Roads and Towers


Date of publication: 28 September 2018

Modern communication across the Western Australian Wheatbelt is totally reliant on two key forms of infrastructure; road transport and mobile phones. To compete in today’s highly competitive globalised world of agriculture, our world class farmers and agri service businesses need world class infrastructure.  Unfortunately, what we have is far from it.  Both state and commonwealth governments have failed to keep pace with the speed of change in broadacre agriculture which is increasingly reliant on heavy haul trucks that require wide safe roads and data hungry digital platforms that demand high capacity mobile networks.

In simple words, we need a seamless network of modern roads and towers from Kalbarri to Esperance to service our 4000 farms.  Instead what we have is a patchwork of 41,000 km of roads many designed for 8 tonne trucks which are today carrying 80 tonne road trains, and a mobile tower network which is a patchwork of 3G towers that is looking increasingly antiquated in a world racing to 5G technologies.

Unfortunately, it is almost impossible to work through the mass of departmental and ministerial press releases, web sites and budget papers to gain a coherent idea of what level of funding has been injected by the Barnett and McGowan Governments over the last decade into Wheatbelt roads and towers, and what is planned for the future.

The one state agency responsible for supporting regional development in the Wheatbelt is the Wheatbelt Regional Development Commission (WDRC). The WDRC has not prioritised the road transport and mobile phone infrastructure which is acutely needed now. Small community grants and draft economic blueprints appear to be a priority for WDRC. What should become more of a prioirty is undertaking an annual review of the state’s current infrastructure to identify the gaps and priorities with local input so that it is clear to all stakeholders what is needed to be done to ensure our communications network is world class.

What we know is that for mobile connectivity, after a burst of investment by the previous state government which saw around 200 towers built across the Wheatbelt in 8 years costing approximately $200m in co-investment with the commonwealth and private carriers, funding flow has now slowed to a crawl with just $22m announced in 2017 as part of the State governments Agricultural Telecommunications Infrastructure Improvement Program.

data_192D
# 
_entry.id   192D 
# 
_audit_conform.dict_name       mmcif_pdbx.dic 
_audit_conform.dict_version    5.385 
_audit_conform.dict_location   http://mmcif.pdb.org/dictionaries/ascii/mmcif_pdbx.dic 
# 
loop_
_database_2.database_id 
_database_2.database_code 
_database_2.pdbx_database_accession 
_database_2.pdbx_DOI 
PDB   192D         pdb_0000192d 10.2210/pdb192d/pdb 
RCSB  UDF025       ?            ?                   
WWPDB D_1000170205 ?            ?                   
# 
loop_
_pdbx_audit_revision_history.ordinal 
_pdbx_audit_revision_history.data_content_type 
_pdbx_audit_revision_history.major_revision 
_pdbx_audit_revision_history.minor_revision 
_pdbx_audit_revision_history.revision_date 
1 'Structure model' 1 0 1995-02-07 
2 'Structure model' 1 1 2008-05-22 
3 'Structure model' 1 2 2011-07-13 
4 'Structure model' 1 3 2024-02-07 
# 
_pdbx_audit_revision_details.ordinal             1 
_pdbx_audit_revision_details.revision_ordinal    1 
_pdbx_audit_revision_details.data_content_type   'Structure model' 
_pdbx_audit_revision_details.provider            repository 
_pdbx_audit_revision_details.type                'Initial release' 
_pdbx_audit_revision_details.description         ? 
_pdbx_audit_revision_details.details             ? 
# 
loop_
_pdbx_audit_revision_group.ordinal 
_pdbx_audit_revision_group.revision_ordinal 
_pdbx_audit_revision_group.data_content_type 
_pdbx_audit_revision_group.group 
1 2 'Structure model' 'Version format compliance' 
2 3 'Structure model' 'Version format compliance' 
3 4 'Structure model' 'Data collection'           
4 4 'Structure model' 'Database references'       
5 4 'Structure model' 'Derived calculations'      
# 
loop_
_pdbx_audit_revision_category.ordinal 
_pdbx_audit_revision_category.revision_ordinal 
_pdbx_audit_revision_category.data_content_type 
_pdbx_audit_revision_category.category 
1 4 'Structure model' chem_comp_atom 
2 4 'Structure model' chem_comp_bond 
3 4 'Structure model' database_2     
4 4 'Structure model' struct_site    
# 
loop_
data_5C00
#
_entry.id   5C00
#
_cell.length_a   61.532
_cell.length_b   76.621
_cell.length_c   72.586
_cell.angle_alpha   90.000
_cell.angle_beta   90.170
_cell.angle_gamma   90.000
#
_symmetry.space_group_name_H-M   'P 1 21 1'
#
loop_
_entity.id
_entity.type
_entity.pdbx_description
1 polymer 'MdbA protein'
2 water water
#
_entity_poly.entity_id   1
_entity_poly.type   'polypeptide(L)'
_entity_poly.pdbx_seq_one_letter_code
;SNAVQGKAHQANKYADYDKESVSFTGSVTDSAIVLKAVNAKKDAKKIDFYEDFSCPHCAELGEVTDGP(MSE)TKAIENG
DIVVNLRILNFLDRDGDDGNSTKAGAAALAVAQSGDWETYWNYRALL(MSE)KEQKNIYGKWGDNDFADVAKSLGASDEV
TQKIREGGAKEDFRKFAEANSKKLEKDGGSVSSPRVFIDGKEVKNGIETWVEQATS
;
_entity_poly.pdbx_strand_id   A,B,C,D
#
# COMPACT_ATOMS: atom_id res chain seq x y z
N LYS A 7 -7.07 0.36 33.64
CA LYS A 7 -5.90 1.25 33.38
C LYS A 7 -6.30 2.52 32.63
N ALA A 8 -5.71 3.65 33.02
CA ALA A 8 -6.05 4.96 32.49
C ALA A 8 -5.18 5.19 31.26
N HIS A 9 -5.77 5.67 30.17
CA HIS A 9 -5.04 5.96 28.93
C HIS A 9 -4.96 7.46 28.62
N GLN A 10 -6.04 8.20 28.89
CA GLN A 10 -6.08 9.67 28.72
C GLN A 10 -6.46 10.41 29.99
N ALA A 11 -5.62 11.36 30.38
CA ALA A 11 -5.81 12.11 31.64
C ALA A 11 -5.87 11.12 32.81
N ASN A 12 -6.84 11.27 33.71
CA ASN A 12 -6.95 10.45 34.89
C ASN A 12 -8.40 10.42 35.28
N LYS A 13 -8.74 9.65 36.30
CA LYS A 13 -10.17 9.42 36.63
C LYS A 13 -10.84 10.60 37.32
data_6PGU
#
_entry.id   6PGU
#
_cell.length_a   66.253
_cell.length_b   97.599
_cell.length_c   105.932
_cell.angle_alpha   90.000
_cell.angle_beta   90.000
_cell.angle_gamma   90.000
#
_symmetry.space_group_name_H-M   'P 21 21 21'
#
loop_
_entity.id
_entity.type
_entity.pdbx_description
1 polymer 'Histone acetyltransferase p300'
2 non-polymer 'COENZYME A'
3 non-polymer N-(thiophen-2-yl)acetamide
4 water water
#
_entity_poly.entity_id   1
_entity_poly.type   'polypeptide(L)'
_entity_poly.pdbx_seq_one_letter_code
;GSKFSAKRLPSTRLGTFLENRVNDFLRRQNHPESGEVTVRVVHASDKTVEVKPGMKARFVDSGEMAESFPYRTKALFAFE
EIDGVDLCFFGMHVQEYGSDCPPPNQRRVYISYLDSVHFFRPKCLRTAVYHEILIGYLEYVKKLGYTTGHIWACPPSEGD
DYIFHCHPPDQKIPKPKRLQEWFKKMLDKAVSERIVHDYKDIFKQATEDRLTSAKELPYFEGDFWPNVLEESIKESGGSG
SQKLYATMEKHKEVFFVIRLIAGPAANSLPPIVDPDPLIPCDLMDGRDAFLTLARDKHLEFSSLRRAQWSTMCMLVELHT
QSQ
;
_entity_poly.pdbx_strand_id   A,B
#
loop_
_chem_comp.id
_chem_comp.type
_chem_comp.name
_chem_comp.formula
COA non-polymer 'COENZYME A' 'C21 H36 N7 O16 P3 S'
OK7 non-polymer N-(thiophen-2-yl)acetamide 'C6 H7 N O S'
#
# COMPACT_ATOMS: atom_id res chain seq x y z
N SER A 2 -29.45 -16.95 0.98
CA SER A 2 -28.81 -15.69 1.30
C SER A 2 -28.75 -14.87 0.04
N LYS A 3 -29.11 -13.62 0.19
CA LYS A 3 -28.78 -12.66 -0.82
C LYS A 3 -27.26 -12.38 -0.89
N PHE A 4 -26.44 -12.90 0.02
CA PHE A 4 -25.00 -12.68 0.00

As for roads, the McGowan Government in its last budget declared of a $2billlion regional road investment but a careful read of the detail shows just $17 million allocated to upgrades to Great Eastern Highway, no doubt there are other projects funded but there is no clear identified funded and prioritised plan. In comparison the Government is spending $4 billion on the MetroNet rail extension over the next 4 years, and every part of that project is clearly detailed in a dedicated web site. No such thing exists for Wheatbelt roads and towers.

With 41,000 km of roads that need to be maintained and upgraded to address major problems identified in the December 2015 Wheatbelt Highway Safety Review, WAFarmers would like to see the State Government allocate a minimum of $100m out of the $400m Main Roads budget annually to the Wheatbelt.

As for mobile towers the 2017 State telecommunications infrastructure audit highlights that the Wheatbelt needs an ongoing program of at least $20m annually from the State Government to kick start the co-investment needed to fund the towers and the optic fibre to cover black spots and commence the upgrade of the existing network to 5G.

WAFarmers believe the Government needs a simple annual formula of funding investment that gives farmers and agribusinesses confidence that they are getting a fair share of the infrastructure investment dollars.  If the Government can afford to spend $4billion on Metro Net, it can at the very least ensure that $500m of that amount is allocated over the forward estimates to 2023 towards the roads and towers that connect the Wheatbelt with the city and the world.

We would like to see a dedicated Wheatbelt Roads and Towers web site detailing the gaps, the priorities, the costs and the promises on one single web site.  It would be a positive start if the Minister for Regional Development could instruct her department to build such a website now to provide easier access to the relevant information in one place.

By Tony York



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